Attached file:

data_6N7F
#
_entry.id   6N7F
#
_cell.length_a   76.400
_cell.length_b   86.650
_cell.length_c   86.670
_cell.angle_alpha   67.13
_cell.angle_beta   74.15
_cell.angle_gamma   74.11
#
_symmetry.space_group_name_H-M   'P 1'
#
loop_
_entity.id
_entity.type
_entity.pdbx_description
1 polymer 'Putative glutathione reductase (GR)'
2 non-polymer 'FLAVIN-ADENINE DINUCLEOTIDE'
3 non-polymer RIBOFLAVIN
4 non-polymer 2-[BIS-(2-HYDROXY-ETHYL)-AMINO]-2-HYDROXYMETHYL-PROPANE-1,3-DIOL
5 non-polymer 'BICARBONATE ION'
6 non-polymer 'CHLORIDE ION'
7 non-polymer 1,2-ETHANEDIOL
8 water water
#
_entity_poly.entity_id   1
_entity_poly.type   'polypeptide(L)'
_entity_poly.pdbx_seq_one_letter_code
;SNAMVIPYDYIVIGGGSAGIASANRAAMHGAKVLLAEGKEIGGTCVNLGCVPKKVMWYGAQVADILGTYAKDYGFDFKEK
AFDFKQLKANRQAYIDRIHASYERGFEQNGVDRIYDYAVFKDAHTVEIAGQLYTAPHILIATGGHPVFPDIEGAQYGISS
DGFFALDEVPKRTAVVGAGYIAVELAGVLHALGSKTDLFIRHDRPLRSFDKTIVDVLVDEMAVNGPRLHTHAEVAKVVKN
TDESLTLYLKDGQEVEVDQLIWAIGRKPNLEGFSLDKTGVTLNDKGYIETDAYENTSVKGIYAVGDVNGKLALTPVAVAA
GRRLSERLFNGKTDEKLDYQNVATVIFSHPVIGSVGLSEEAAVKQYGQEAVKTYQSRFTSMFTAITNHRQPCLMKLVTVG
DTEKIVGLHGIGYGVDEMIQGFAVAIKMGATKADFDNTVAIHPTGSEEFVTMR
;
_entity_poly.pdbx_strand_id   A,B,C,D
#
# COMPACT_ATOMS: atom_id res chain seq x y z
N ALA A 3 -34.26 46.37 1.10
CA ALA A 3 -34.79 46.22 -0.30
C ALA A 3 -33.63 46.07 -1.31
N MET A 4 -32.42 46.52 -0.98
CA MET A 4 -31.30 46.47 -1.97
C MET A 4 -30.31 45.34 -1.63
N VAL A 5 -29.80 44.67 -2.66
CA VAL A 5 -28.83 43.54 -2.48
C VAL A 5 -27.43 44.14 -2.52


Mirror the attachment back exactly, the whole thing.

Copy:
data_6N7F
#
_entry.id   6N7F
#
_cell.length_a   76.400
_cell.length_b   86.650
_cell.length_c   86.670
_cell.angle_alpha   67.13
_cell.angle_beta   74.15
_cell.angle_gamma   74.11
#
_symmetry.space_group_name_H-M   'P 1'
#
loop_
_entity.id
_entity.type
_entity.pdbx_description
1 polymer 'Putative glutathione reductase (GR)'
2 non-polymer 'FLAVIN-ADENINE DINUCLEOTIDE'
3 non-polymer RIBOFLAVIN
4 non-polymer 2-[BIS-(2-HYDROXY-ETHYL)-AMINO]-2-HYDROXYMETHYL-PROPANE-1,3-DIOL
5 non-polymer 'BICARBONATE ION'
6 non-polymer 'CHLORIDE ION'
7 non-polymer 1,2-ETHANEDIOL
8 water water
#
_entity_poly.entity_id   1
_entity_poly.type   'polypeptide(L)'
_entity_poly.pdbx_seq_one_letter_code
;SNAMVIPYDYIVIGGGSAGIASANRAAMHGAKVLLAEGKEIGGTCVNLGCVPKKVMWYGAQVADILGTYAKDYGFDFKEK
AFDFKQLKANRQAYIDRIHASYERGFEQNGVDRIYDYAVFKDAHTVEIAGQLYTAPHILIATGGHPVFPDIEGAQYGISS
DGFFALDEVPKRTAVVGAGYIAVELAGVLHALGSKTDLFIRHDRPLRSFDKTIVDVLVDEMAVNGPRLHTHAEVAKVVKN
TDESLTLYLKDGQEVEVDQLIWAIGRKPNLEGFSLDKTGVTLNDKGYIETDAYENTSVKGIYAVGDVNGKLALTPVAVAA
GRRLSERLFNGKTDEKLDYQNVATVIFSHPVIGSVGLSEEAAVKQYGQEAVKTYQSRFTSMFTAITNHRQPCLMKLVTVG
DTEKIVGLHGIGYGVDEMIQGFAVAIKMGATKADFDNTVAIHPTGSEEFVTMR
;
_entity_poly.pdbx_strand_id   A,B,C,D
#
# COMPACT_ATOMS: atom_id res chain seq x y z
N ALA A 3 -34.26 46.37 1.10
CA ALA A 3 -34.79 46.22 -0.30
C ALA A 3 -33.63 46.07 -1.31
N MET A 4 -32.42 46.52 -0.98
CA MET A 4 -31.30 46.47 -1.97
C MET A 4 -30.31 45.34 -1.63
N VAL A 5 -29.80 44.67 -2.66
CA VAL A 5 -28.83 43.54 -2.48
C VAL A 5 -27.43 44.14 -2.52